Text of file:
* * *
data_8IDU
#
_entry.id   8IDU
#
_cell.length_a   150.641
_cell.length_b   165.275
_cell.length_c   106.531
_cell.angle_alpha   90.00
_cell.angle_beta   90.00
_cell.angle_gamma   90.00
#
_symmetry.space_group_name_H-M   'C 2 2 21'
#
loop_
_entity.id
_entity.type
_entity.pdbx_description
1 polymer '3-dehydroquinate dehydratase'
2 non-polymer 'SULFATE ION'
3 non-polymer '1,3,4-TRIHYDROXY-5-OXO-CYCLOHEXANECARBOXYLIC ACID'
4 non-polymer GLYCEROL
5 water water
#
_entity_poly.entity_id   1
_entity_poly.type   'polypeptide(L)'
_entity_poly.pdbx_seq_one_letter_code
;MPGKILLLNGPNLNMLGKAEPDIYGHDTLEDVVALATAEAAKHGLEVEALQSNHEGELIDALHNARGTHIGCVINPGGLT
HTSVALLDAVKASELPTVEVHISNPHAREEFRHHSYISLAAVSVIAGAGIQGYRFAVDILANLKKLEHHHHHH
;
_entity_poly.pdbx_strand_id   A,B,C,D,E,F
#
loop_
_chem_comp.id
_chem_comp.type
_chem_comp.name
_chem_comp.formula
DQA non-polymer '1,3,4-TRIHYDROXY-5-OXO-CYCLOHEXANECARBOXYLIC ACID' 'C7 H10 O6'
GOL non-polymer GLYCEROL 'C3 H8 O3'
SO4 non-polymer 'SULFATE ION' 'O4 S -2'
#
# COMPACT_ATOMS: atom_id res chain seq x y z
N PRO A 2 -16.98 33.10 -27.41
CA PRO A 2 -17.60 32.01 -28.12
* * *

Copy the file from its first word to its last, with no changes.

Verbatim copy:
data_8IDU
#
_entry.id   8IDU
#
_cell.length_a   150.641
_cell.length_b   165.275
_cell.length_c   106.531
_cell.angle_alpha   90.00
_cell.angle_beta   90.00
_cell.angle_gamma   90.00
#
_symmetry.space_group_name_H-M   'C 2 2 21'
#
loop_
_entity.id
_entity.type
_entity.pdbx_description
1 polymer '3-dehydroquinate dehydratase'
2 non-polymer 'SULFATE ION'
3 non-polymer '1,3,4-TRIHYDROXY-5-OXO-CYCLOHEXANECARBOXYLIC ACID'
4 non-polymer GLYCEROL
5 water water
#
_entity_poly.entity_id   1
_entity_poly.type   'polypeptide(L)'
_entity_poly.pdbx_seq_one_letter_code
;MPGKILLLNGPNLNMLGKAEPDIYGHDTLEDVVALATAEAAKHGLEVEALQSNHEGELIDALHNARGTHIGCVINPGGLT
HTSVALLDAVKASELPTVEVHISNPHAREEFRHHSYISLAAVSVIAGAGIQGYRFAVDILANLKKLEHHHHHH
;
_entity_poly.pdbx_strand_id   A,B,C,D,E,F
#
loop_
_chem_comp.id
_chem_comp.type
_chem_comp.name
_chem_comp.formula
DQA non-polymer '1,3,4-TRIHYDROXY-5-OXO-CYCLOHEXANECARBOXYLIC ACID' 'C7 H10 O6'
GOL non-polymer GLYCEROL 'C3 H8 O3'
SO4 non-polymer 'SULFATE ION' 'O4 S -2'
#
# COMPACT_ATOMS: atom_id res chain seq x y z
N PRO A 2 -16.98 33.10 -27.41
CA PRO A 2 -17.60 32.01 -28.12